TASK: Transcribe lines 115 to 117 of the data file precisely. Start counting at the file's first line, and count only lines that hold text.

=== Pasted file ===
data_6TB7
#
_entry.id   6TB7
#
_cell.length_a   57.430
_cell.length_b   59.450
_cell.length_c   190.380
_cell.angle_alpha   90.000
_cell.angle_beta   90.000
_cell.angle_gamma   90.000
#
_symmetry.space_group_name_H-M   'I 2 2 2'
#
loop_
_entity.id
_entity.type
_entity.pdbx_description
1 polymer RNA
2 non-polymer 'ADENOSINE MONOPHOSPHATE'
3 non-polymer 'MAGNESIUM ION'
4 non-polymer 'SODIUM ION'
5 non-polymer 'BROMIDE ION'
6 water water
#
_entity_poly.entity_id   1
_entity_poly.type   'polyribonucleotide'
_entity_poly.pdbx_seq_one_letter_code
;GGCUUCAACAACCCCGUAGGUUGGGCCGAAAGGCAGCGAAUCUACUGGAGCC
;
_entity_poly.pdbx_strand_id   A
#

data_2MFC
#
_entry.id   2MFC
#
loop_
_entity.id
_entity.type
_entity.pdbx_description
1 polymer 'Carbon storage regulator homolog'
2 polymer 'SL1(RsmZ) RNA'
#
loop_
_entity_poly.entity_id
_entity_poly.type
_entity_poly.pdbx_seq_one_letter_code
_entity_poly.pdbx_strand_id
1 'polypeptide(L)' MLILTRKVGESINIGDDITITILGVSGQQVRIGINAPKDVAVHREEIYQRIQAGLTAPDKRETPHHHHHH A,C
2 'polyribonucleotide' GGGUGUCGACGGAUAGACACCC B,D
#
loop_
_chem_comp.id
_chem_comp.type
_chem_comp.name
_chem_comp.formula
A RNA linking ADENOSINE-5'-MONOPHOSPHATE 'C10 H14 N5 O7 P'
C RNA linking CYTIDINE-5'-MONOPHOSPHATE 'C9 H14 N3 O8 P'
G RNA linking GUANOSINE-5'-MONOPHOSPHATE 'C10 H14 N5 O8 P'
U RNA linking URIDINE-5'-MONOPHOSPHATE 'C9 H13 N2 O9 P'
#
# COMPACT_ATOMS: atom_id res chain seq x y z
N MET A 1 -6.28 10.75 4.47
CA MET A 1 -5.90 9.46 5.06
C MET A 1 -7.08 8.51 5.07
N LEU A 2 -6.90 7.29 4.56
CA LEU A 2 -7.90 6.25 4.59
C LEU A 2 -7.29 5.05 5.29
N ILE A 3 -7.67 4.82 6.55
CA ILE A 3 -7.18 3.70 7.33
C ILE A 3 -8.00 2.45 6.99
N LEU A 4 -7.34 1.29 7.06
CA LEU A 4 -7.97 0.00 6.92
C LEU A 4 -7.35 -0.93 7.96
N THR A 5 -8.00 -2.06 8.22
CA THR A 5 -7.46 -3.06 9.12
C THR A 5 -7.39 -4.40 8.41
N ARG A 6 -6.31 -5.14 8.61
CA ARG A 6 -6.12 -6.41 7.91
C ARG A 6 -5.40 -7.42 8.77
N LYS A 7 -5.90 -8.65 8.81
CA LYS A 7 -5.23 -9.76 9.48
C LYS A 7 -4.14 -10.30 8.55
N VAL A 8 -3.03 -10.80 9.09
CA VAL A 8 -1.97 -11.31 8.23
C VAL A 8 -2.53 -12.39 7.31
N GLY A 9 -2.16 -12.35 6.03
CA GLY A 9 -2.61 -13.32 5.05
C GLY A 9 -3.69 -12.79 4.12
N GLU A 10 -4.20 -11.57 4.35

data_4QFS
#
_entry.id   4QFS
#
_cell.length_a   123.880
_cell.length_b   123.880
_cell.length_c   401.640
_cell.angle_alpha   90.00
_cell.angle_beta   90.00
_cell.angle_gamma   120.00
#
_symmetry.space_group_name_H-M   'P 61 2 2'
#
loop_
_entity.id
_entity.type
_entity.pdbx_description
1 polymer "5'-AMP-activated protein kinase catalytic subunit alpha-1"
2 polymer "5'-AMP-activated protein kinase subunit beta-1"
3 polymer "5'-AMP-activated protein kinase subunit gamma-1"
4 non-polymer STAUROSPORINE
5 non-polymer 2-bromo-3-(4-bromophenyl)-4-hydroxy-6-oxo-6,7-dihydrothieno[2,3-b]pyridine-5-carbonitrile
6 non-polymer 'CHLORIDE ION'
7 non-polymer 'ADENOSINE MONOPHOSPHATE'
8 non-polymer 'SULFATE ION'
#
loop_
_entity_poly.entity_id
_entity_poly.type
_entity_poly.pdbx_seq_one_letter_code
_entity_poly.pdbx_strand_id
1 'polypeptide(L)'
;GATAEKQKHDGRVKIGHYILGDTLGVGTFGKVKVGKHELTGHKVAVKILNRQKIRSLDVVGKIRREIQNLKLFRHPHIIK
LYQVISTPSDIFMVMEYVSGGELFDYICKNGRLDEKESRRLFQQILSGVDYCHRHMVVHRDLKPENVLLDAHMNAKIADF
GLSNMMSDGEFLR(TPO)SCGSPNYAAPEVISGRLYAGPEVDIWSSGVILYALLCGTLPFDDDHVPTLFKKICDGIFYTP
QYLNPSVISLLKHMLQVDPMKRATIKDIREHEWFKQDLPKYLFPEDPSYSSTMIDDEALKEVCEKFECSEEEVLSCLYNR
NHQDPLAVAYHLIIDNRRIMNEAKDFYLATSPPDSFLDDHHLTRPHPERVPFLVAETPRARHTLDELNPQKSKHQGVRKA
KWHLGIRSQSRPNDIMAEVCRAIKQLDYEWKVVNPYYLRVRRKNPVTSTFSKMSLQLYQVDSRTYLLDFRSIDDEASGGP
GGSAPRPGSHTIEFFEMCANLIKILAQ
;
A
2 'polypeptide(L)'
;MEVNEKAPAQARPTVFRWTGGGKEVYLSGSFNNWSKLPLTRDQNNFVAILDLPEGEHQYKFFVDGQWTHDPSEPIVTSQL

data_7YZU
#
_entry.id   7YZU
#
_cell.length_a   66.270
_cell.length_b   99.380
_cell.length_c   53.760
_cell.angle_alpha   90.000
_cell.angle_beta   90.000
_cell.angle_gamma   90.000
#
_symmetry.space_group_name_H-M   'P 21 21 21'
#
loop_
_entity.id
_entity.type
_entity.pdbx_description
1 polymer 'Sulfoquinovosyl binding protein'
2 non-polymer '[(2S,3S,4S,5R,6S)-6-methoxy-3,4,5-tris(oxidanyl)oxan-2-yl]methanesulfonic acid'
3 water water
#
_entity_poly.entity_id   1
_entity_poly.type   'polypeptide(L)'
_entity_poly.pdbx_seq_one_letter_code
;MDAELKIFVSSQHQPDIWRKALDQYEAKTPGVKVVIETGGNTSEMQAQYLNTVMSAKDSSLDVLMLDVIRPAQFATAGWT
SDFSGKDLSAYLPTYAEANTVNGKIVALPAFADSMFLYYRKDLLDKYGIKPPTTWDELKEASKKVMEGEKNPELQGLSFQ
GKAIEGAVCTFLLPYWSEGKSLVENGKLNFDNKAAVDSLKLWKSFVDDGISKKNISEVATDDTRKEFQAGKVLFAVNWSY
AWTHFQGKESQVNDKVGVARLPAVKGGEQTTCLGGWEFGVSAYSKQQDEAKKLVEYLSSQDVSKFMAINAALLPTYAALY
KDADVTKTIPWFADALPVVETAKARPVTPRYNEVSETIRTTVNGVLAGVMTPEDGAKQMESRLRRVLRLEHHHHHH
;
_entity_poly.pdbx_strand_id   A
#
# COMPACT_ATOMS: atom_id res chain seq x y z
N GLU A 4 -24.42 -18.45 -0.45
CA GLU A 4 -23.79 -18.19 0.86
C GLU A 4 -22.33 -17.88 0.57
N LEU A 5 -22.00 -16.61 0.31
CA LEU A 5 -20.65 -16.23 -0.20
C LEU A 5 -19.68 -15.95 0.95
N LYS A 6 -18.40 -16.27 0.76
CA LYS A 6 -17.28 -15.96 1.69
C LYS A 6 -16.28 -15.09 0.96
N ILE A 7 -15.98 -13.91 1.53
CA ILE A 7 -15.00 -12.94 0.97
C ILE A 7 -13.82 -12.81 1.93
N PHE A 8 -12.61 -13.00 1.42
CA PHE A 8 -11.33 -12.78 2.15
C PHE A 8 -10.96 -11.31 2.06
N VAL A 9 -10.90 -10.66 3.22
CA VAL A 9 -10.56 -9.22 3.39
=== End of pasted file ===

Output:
#
loop_
_entity_poly.entity_id